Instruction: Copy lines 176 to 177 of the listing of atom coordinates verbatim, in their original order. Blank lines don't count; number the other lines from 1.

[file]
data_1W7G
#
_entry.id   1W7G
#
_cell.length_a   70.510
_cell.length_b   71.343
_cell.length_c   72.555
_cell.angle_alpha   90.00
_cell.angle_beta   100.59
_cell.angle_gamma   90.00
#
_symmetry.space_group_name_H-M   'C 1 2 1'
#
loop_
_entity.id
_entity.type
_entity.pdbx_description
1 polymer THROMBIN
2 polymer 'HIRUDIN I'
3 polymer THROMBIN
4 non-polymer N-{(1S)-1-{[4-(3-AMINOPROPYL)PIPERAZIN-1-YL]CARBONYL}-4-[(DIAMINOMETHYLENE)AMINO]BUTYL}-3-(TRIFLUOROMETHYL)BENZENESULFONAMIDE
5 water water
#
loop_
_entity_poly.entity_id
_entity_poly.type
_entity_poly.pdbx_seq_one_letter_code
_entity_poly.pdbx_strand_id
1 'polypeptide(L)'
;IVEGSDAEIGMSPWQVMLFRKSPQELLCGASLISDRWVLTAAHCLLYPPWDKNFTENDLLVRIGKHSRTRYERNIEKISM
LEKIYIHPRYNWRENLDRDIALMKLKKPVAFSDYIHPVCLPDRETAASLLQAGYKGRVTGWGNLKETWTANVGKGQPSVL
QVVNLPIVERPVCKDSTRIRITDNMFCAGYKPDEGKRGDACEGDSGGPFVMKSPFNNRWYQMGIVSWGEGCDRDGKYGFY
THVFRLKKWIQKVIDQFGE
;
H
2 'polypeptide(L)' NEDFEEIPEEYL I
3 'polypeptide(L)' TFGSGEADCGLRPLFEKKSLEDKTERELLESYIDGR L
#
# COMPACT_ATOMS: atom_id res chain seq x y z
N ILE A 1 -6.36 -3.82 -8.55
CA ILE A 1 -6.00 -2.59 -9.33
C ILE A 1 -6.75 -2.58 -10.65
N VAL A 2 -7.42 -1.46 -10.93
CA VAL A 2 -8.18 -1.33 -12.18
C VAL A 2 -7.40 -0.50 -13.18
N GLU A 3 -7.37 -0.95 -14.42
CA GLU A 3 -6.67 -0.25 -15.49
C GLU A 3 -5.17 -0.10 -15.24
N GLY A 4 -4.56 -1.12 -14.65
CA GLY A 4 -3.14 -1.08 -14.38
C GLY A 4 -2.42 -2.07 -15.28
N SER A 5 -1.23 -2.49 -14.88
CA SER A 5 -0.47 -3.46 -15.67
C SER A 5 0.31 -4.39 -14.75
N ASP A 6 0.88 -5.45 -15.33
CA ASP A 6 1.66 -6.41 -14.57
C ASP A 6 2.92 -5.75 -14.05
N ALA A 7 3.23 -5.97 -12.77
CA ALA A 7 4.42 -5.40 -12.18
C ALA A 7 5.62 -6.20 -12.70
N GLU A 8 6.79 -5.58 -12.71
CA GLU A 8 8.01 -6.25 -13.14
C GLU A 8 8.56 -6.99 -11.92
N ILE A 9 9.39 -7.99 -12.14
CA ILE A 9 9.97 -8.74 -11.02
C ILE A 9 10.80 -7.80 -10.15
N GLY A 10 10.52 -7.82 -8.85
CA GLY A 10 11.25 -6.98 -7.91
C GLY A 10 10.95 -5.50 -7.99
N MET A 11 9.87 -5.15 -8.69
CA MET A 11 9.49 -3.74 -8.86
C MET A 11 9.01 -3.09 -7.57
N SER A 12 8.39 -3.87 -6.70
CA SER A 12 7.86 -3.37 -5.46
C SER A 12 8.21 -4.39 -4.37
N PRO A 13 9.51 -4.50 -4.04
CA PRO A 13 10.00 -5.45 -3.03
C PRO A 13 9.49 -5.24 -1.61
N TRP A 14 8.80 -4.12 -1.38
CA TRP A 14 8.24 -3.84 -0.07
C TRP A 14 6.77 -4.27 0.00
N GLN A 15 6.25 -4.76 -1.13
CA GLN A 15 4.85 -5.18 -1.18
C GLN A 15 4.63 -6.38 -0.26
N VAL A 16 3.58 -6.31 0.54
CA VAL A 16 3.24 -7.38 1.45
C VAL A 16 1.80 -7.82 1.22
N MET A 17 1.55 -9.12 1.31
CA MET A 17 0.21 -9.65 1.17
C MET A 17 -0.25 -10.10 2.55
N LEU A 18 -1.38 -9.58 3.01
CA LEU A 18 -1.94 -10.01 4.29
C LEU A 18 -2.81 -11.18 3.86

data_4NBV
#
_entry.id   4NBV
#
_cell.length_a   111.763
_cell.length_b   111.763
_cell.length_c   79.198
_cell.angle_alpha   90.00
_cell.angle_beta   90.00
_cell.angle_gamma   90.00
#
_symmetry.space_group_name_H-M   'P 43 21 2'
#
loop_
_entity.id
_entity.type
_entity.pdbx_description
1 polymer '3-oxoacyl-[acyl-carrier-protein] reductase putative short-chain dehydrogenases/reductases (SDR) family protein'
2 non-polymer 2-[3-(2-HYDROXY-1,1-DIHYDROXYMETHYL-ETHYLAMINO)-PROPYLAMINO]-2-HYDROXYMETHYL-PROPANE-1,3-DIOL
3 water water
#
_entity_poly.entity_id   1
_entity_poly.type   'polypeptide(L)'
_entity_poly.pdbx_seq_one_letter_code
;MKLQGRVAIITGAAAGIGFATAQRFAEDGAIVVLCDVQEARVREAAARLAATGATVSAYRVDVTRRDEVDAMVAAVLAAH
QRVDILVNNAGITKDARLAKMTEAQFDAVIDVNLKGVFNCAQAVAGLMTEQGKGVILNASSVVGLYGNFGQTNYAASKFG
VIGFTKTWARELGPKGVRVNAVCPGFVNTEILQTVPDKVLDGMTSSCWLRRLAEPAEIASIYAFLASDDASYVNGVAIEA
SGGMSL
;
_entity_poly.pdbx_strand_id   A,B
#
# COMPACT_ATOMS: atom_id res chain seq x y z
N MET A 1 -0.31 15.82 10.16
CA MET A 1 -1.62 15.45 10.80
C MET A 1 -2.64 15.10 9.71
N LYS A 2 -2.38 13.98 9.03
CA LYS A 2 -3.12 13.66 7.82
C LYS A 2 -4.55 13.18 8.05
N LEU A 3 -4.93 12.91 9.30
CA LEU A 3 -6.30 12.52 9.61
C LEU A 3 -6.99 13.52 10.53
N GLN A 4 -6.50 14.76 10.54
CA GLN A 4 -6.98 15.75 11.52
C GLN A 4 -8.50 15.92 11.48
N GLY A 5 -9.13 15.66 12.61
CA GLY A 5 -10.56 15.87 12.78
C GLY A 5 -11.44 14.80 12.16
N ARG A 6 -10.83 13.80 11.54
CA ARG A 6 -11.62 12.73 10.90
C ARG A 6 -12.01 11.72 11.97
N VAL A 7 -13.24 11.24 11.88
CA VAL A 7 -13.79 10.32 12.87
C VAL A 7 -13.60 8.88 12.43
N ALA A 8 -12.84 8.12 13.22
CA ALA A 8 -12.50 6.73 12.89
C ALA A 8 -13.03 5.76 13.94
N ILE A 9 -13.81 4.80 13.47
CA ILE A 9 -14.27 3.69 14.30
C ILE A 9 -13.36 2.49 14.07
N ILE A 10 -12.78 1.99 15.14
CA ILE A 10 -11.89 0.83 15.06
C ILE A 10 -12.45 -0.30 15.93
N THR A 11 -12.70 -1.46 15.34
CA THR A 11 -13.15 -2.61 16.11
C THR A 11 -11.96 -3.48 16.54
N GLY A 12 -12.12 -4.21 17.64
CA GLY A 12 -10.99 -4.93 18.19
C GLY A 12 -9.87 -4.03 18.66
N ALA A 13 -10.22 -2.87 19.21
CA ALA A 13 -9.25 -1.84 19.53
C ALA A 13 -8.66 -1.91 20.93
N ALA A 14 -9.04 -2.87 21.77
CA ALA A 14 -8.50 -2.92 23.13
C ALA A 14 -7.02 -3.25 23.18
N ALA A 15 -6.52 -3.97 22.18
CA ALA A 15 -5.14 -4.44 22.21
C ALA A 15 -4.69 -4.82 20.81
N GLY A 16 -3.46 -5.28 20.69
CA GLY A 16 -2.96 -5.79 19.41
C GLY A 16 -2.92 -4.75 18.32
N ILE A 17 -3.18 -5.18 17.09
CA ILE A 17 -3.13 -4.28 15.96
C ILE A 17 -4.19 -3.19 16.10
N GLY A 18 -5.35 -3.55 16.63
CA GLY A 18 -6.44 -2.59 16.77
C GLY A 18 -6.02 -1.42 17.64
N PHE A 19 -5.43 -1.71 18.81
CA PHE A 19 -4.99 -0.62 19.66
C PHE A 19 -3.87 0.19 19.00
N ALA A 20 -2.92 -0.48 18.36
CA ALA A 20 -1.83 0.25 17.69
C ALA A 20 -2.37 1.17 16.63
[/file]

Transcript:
C ILE A 17 -4.19 -3.19 16.10
N GLY A 18 -5.35 -3.55 16.63